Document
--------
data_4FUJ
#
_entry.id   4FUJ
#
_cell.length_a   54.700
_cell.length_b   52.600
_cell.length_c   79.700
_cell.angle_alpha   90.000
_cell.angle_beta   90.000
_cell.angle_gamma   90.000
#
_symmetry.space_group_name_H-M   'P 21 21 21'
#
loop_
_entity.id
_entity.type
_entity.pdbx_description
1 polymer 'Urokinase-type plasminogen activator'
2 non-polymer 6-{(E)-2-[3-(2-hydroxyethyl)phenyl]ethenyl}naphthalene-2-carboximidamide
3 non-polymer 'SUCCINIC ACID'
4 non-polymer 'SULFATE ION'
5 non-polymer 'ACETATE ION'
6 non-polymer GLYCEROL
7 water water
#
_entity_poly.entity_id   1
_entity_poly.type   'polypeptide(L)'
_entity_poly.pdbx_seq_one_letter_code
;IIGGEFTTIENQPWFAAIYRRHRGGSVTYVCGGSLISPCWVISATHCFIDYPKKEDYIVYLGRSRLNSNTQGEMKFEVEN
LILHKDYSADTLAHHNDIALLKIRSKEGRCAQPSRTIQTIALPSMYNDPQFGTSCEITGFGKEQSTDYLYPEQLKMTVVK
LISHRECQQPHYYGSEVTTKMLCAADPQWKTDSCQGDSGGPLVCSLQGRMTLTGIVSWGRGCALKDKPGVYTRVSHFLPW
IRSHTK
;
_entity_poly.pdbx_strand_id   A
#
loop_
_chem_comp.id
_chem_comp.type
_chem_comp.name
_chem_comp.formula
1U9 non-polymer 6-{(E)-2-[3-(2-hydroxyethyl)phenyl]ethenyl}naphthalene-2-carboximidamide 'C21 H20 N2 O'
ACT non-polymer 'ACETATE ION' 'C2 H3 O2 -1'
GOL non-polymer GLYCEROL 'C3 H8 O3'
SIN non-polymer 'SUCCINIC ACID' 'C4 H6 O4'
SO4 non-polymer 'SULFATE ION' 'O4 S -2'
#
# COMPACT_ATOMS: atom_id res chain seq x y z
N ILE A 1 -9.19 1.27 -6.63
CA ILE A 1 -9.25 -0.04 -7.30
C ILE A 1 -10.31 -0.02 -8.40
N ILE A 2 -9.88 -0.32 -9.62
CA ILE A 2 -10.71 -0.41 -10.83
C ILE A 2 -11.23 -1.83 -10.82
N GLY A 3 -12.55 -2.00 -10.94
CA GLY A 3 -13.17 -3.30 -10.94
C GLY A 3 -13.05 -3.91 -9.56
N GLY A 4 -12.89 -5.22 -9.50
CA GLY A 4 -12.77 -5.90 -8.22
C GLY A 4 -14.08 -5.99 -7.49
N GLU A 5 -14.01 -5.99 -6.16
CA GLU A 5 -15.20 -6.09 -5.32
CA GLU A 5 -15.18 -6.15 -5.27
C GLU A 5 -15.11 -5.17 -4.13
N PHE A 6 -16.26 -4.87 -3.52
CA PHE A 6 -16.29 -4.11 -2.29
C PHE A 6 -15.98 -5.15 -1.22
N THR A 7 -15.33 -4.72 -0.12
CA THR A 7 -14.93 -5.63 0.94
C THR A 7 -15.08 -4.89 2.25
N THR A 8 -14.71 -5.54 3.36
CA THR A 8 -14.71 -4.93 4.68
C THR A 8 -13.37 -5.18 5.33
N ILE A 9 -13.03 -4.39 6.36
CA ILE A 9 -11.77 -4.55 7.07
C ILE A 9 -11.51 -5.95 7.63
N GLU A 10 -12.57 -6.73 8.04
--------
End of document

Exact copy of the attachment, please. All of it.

data_4FUJ
#
_entry.id   4FUJ
#
_cell.length_a   54.700
_cell.length_b   52.600
_cell.length_c   79.700
_cell.angle_alpha   90.000
_cell.angle_beta   90.000
_cell.angle_gamma   90.000
#
_symmetry.space_group_name_H-M   'P 21 21 21'
#
loop_
_entity.id
_entity.type
_entity.pdbx_description
1 polymer 'Urokinase-type plasminogen activator'
2 non-polymer 6-{(E)-2-[3-(2-hydroxyethyl)phenyl]ethenyl}naphthalene-2-carboximidamide
3 non-polymer 'SUCCINIC ACID'
4 non-polymer 'SULFATE ION'
5 non-polymer 'ACETATE ION'
6 non-polymer GLYCEROL
7 water water
#
_entity_poly.entity_id   1
_entity_poly.type   'polypeptide(L)'
_entity_poly.pdbx_seq_one_letter_code
;IIGGEFTTIENQPWFAAIYRRHRGGSVTYVCGGSLISPCWVISATHCFIDYPKKEDYIVYLGRSRLNSNTQGEMKFEVEN
LILHKDYSADTLAHHNDIALLKIRSKEGRCAQPSRTIQTIALPSMYNDPQFGTSCEITGFGKEQSTDYLYPEQLKMTVVK
LISHRECQQPHYYGSEVTTKMLCAADPQWKTDSCQGDSGGPLVCSLQGRMTLTGIVSWGRGCALKDKPGVYTRVSHFLPW
IRSHTK
;
_entity_poly.pdbx_strand_id   A
#
loop_
_chem_comp.id
_chem_comp.type
_chem_comp.name
_chem_comp.formula
1U9 non-polymer 6-{(E)-2-[3-(2-hydroxyethyl)phenyl]ethenyl}naphthalene-2-carboximidamide 'C21 H20 N2 O'
ACT non-polymer 'ACETATE ION' 'C2 H3 O2 -1'
GOL non-polymer GLYCEROL 'C3 H8 O3'
SIN non-polymer 'SUCCINIC ACID' 'C4 H6 O4'
SO4 non-polymer 'SULFATE ION' 'O4 S -2'
#
# COMPACT_ATOMS: atom_id res chain seq x y z
N ILE A 1 -9.19 1.27 -6.63
CA ILE A 1 -9.25 -0.04 -7.30
C ILE A 1 -10.31 -0.02 -8.40
N ILE A 2 -9.88 -0.32 -9.62
CA ILE A 2 -10.71 -0.41 -10.83
C ILE A 2 -11.23 -1.83 -10.82
N GLY A 3 -12.55 -2.00 -10.94
CA GLY A 3 -13.17 -3.30 -10.94
C GLY A 3 -13.05 -3.91 -9.56
N GLY A 4 -12.89 -5.22 -9.50
CA GLY A 4 -12.77 -5.90 -8.22
C GLY A 4 -14.08 -5.99 -7.49
N GLU A 5 -14.01 -5.99 -6.16
CA GLU A 5 -15.20 -6.09 -5.32
CA GLU A 5 -15.18 -6.15 -5.27
C GLU A 5 -15.11 -5.17 -4.13
N PHE A 6 -16.26 -4.87 -3.52
CA PHE A 6 -16.29 -4.11 -2.29
C PHE A 6 -15.98 -5.15 -1.22
N THR A 7 -15.33 -4.72 -0.12
CA THR A 7 -14.93 -5.63 0.94
C THR A 7 -15.08 -4.89 2.25
N THR A 8 -14.71 -5.54 3.36
CA THR A 8 -14.71 -4.93 4.68
C THR A 8 -13.37 -5.18 5.33
N ILE A 9 -13.03 -4.39 6.36
CA ILE A 9 -11.77 -4.55 7.07
C ILE A 9 -11.51 -5.95 7.63
N GLU A 10 -12.57 -6.73 8.04